Ben & Jerry’s and Magnum will form the core of an $8 billion ice cream company

Ben & Jerry’s and Magnum will form the core of an $8 billion ice cream company - Business - News

Unilever’s Ice Cream Business to Transform into a Standalone Entity: A New Chapter in Global Frozen Treats

Unilever, the world-renowned consumer goods company, has announced its plans to separate its ice cream business as part of a strategic move aimed at enhancing sales and profitability. This decision will also lead to the reduction of approximately 6% of the workforce.

Since its inception a century ago, Unilever has been at the helm of the global ice cream market, with its brands renowned worldwide. The forthcoming entity is expected to inherit five of the top 10 international best-selling ice cream brands: Magnum, Ben & Jerry’s, Breyers, Walls, and Cornetto. In 2021, the sales revenue from these brands, along with Unilever’s other ice cream offerings, reached an impressive €7.9 billion ($8.6 billion).

Unilever CEO, Hein Schumacher, shared his perspective with journalists, emphasizing the unique traits of the ice cream industry: its seasonal demand and the necessity for a supply chain capable of supporting frozen goods. He explained that “the future growth of Unilever and ice cream is best served by separating the business.”

As part of a larger growth strategy revealed in October 2023, Unilever pledged to focus on “doing fewer things better and with greater impact.” Schumacher elaborated, stating that “the changes we are announcing today will help us accelerate that plan.”

The roots of Unilever’s ice cream business can be traced back to 1913 when Thomas Wall established a family butcher shop in London, which began selling ice cream during the summer months. Since then, Unilever has expanded its ice cream portfolio with over two dozen major brands from around the world. Today, it sells ice cream in more than 60 countries and holds nearly 20% of the global ice cream market share—a larger portion than that of the next four leading competitors combined, according to Euromonitor’s 2020 findings.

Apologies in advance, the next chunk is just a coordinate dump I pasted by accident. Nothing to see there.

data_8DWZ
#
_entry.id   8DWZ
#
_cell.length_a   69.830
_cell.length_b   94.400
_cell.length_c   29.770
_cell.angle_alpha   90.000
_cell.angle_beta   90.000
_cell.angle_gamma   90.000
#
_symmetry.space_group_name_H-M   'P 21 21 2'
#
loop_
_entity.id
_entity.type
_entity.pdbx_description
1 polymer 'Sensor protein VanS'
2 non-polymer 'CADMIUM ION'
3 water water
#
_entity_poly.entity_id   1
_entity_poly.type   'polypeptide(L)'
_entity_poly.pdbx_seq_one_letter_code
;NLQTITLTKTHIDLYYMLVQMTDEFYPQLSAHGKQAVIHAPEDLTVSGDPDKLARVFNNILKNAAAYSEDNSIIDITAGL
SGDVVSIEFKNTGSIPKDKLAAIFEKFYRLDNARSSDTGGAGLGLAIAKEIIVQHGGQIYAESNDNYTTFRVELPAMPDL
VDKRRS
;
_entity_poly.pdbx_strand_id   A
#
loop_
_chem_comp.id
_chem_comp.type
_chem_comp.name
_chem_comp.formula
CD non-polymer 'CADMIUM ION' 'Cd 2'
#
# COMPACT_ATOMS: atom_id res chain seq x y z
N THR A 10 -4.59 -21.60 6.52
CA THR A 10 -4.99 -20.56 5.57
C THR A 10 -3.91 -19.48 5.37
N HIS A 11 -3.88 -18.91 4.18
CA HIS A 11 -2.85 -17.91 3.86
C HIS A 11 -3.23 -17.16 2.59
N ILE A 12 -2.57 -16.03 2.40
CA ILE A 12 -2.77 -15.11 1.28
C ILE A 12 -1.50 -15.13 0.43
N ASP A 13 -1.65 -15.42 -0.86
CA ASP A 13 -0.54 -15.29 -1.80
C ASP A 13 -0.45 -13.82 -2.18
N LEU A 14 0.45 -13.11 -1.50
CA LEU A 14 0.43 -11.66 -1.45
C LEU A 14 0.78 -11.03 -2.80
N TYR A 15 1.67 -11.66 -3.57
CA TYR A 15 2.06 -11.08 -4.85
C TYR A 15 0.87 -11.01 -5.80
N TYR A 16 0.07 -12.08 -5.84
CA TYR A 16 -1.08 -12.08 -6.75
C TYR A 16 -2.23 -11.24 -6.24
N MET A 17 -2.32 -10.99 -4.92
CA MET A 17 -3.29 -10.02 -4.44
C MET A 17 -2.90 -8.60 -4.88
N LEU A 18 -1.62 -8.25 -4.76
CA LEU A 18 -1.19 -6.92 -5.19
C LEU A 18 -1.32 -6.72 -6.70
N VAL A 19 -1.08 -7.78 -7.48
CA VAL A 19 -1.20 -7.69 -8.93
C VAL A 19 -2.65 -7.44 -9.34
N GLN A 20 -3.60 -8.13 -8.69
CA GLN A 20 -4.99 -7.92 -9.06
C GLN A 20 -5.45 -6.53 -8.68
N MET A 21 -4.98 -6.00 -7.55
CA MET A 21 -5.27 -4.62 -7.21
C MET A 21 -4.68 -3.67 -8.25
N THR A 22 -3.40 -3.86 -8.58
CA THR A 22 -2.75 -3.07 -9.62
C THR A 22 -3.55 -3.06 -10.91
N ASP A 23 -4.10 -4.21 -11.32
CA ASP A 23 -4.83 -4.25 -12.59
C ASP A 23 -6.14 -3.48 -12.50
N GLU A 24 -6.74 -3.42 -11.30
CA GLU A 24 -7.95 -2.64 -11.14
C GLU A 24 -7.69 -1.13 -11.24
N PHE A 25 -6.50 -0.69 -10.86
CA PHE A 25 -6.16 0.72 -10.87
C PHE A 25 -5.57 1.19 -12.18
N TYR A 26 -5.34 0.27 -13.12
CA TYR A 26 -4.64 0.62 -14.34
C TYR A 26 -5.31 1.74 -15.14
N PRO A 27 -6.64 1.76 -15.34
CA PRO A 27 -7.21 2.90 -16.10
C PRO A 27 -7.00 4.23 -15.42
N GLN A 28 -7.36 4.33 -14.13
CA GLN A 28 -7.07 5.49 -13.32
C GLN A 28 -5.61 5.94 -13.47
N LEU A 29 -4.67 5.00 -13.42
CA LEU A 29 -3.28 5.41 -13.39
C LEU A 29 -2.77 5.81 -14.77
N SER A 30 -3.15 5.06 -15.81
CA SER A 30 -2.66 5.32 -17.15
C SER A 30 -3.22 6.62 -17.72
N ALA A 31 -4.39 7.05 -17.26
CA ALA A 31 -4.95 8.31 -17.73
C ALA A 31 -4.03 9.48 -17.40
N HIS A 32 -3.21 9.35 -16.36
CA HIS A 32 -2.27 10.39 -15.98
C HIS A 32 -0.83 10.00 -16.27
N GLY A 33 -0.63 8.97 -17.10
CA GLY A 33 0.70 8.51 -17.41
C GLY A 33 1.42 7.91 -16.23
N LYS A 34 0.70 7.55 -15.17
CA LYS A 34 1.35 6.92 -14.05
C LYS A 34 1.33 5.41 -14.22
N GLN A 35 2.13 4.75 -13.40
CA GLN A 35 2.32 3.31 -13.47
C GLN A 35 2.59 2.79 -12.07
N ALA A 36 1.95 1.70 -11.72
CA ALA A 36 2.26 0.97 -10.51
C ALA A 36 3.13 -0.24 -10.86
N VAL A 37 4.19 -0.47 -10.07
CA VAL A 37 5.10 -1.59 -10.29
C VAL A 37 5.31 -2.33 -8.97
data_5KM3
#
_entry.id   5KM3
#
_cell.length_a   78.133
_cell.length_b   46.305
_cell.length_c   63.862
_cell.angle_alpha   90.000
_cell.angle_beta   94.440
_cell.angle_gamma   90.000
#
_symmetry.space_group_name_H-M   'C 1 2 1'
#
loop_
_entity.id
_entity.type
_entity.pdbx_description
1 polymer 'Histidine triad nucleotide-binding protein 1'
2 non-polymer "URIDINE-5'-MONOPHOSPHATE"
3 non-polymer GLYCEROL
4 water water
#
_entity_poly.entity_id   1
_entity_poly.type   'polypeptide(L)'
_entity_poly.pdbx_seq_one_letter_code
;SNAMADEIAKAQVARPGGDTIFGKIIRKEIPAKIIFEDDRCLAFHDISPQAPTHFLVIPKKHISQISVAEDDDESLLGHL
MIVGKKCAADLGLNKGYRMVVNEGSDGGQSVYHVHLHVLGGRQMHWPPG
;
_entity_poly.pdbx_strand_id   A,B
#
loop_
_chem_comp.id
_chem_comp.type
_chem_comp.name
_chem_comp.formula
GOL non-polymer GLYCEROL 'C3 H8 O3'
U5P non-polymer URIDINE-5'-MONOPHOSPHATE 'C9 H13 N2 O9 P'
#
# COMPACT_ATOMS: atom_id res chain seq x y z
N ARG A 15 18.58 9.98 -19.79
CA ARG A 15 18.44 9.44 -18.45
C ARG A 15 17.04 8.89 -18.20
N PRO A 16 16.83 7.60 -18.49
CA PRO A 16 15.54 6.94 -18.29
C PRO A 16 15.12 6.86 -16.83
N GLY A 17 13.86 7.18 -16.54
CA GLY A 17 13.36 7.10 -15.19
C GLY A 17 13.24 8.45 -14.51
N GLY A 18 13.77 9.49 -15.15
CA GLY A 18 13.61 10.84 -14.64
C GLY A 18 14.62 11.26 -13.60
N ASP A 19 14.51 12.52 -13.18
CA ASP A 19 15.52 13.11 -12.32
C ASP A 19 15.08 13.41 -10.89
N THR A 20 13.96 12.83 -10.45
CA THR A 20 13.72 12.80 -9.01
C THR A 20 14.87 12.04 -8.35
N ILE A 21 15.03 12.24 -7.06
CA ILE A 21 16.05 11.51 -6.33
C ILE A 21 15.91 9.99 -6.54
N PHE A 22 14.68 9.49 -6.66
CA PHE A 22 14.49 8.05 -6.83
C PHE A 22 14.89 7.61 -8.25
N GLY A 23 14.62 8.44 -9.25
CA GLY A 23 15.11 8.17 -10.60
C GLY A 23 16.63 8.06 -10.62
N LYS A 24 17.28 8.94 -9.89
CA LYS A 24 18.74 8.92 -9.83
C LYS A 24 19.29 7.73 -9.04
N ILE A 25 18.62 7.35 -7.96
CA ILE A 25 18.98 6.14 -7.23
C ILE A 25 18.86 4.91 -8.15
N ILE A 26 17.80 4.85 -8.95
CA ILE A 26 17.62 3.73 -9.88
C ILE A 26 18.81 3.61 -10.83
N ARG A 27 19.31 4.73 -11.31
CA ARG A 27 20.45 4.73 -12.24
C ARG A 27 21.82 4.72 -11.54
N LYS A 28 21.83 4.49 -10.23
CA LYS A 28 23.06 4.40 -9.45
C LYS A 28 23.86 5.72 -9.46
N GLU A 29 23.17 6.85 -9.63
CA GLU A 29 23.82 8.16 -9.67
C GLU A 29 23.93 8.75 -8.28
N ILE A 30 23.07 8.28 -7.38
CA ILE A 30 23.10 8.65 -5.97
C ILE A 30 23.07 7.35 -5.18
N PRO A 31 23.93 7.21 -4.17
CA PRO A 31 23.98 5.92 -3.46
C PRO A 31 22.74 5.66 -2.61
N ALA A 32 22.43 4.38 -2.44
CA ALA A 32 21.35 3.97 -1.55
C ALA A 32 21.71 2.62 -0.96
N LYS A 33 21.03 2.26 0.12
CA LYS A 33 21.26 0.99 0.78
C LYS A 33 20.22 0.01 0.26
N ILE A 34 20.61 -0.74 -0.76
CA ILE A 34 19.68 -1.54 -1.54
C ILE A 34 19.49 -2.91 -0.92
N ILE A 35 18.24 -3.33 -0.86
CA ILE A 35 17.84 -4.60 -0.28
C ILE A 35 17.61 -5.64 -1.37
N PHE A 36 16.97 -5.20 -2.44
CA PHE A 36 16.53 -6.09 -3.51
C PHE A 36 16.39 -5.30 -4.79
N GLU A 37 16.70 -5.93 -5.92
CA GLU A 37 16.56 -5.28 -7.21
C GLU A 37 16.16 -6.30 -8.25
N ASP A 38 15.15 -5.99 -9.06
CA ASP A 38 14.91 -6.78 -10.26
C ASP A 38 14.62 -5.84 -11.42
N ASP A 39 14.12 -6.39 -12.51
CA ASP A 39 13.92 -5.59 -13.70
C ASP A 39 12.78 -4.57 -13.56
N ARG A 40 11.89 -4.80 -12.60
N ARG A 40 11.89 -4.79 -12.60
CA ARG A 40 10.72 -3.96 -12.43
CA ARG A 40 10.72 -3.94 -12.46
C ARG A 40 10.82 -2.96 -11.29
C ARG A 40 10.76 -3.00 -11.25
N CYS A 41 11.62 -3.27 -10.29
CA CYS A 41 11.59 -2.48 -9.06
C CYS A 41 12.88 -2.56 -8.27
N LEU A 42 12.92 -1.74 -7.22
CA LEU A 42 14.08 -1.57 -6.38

However, last year, Unilever’s ice cream sales faced a setback as consumers tightened their budgets amid economic uncertainty. The company reported in its earnings statement that “ice cream had a disappointing year with declining market share and profitability.”

Matt Britzman, an equity analyst at Hargreaves Lansdown, commented on the announcement, explaining that “it was not a huge shock” given ice cream’s disparate nature compared to other product lines and its recent performance. Schumacher mentioned that the new ice cream company is most likely to go public on the stock market by the end of 2025, although other options will be explored over the next 18 months to secure the best possible outcome for shareholders.

Post-spinoff, Unilever will consist of four divisions: beauty and wellbeing, personal care, home care, and nutrition. In addition to the ice cream separation, Unilever launched a “major productivity program” aimed at generating €800 million ($868 million) in cost savings over the next three years and eliminating 7,500 jobs, predominantly office-based roles. Schumacher noted that “we are looking at various layers in the organization,” including positions based in London and other countries, as the company adapts to technology-driven efficiencies.